"We should not become mere reputations. People must read us. There should be direct translation of our works which is not happening," said UR Ananthamurthy, Bharatiya Jnanpith award winner expressing his anguish over the future of regional writing in the country.
A Kannada fiction writer, Ananthamurthy was in the city on Saturday along with six other Jnanpith awardees to be felicitated by Chancellor SM Krishna at the inauguration of a three-day national seminar organised by the University of Mumbai's Gurudev Tagore Chair of Comparative Literature.
While the awardees expressed their happiness, they also voiced their concerns over the future of regional literature and education as well.
Reiterating Ananthamurthy's views was Telegu writer C Narayan Reddy who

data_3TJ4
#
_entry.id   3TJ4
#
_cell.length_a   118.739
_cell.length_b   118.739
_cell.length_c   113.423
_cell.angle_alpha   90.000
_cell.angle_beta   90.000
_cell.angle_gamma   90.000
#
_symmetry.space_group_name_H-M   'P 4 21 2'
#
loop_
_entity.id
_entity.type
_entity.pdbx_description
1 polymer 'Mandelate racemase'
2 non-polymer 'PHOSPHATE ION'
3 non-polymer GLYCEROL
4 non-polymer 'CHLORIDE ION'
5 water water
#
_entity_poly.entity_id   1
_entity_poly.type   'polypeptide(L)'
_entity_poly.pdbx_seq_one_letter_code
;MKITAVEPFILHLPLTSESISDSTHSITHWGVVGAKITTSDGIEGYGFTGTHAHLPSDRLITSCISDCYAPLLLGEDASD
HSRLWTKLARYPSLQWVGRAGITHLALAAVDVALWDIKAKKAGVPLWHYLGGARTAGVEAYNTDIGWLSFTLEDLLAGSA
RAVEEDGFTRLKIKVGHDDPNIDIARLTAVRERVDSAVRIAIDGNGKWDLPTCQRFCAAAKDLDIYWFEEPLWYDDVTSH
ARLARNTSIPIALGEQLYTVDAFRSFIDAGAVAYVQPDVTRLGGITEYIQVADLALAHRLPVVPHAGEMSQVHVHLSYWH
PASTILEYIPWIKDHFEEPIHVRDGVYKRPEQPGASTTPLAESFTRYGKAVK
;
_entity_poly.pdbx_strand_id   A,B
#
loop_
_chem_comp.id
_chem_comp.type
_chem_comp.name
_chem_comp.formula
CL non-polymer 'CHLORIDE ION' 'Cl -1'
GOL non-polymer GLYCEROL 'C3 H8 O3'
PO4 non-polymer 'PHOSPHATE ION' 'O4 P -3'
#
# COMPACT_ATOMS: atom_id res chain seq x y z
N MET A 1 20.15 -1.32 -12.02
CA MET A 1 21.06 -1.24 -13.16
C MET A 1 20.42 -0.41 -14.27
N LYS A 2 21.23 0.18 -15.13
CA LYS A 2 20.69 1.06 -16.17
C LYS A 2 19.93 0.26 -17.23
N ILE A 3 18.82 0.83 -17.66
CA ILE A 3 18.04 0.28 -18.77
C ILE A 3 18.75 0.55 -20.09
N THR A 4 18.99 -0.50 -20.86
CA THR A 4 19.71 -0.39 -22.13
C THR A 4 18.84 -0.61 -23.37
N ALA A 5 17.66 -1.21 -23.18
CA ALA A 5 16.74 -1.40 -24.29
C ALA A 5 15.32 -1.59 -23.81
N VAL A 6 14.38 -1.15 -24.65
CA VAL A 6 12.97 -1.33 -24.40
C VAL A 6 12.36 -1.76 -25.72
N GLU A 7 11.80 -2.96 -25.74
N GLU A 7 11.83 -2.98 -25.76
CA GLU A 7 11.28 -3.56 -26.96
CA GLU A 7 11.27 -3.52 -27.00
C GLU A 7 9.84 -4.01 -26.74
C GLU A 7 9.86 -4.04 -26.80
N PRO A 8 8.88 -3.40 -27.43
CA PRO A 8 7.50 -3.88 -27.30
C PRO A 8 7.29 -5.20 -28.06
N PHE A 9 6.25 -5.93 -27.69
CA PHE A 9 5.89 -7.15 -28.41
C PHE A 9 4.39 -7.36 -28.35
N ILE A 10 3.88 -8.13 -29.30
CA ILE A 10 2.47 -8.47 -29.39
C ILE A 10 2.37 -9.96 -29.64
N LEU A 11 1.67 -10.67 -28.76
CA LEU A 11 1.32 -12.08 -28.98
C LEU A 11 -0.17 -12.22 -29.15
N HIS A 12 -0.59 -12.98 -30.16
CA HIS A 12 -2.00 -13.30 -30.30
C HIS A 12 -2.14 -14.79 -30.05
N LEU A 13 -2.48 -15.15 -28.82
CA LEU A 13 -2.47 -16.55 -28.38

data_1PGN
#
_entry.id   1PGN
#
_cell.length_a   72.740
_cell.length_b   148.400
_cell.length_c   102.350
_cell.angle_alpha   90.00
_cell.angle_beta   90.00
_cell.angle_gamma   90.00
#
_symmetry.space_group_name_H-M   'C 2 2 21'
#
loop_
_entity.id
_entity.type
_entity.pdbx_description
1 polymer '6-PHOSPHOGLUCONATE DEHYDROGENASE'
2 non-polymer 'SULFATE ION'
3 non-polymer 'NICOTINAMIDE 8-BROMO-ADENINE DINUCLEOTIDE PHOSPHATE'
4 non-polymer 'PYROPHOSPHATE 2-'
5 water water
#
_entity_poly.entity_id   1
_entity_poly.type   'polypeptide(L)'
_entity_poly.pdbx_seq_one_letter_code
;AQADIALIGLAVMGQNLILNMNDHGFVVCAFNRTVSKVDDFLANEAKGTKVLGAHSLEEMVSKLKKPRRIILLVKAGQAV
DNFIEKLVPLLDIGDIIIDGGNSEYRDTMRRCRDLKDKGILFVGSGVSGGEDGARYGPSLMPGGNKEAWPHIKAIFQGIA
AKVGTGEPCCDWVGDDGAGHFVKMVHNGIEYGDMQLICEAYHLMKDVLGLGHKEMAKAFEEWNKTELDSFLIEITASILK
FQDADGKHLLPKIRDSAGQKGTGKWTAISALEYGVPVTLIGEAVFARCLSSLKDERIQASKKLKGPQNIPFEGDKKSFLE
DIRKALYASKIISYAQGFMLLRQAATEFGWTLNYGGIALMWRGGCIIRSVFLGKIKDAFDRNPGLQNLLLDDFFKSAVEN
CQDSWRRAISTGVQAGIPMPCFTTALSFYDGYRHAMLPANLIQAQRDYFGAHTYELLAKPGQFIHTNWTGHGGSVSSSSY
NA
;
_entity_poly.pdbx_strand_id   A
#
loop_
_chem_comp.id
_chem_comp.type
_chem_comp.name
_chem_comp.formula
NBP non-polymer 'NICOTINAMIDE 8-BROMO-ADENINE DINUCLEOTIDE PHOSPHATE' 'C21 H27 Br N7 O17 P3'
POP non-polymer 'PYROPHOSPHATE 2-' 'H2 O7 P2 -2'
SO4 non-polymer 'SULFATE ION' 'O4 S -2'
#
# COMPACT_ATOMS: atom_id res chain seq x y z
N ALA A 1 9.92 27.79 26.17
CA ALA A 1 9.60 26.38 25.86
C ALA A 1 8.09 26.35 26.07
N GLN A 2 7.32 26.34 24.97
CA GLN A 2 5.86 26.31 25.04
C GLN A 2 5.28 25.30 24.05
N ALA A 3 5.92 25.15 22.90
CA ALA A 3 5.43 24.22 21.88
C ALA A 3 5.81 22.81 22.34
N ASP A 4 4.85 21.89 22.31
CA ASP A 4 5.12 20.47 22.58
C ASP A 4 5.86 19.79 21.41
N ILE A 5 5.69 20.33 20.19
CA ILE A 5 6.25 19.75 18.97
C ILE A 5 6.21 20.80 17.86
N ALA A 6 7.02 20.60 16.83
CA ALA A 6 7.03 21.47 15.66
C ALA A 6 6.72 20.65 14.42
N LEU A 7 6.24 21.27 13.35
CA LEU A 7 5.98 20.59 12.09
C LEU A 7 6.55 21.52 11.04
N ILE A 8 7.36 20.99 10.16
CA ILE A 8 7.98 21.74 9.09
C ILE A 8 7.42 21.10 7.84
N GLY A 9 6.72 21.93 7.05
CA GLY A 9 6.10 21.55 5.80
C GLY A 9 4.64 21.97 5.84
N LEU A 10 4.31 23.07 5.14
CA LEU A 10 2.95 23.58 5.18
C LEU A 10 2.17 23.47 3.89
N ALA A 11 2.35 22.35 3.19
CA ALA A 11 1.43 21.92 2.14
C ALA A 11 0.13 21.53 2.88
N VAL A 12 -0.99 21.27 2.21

|Names of the Bharatiya Jnanpith Awardees who were felicitated|
|Telugu||C Nayaran Reddy|
spoke in chaste Hindi. "There is a need to promote the work of recognised native writers. English is a post-colonial language that is being given far more significance than our native language," he said.
The message comes at a time when universities abroad specifically in UK and US have established advanced centres for Sanskrit, Tamil, Gujarati and even Marathi.
Ananthamurthy said that while his generation grew up reading works of Rabindranath Tagore, Bankim Chandra Chatterjee and Sarat Chandra Chatterjee, post-independence India has seen a historical shift.
"We only read European literature. Let this worry us," he said. "The comparative literature department must study this and render translation to the works of Tagore and other regional writers."
With most opining that the English language must be a compulsory spoken language to empower all equally, Assamese writer Indira Goswami believes that the English language and the local language must be taught at an early age.
"The two must go hand-in-hand," said Goswami who is playing an important role in the peace talks between the ULFA and the government.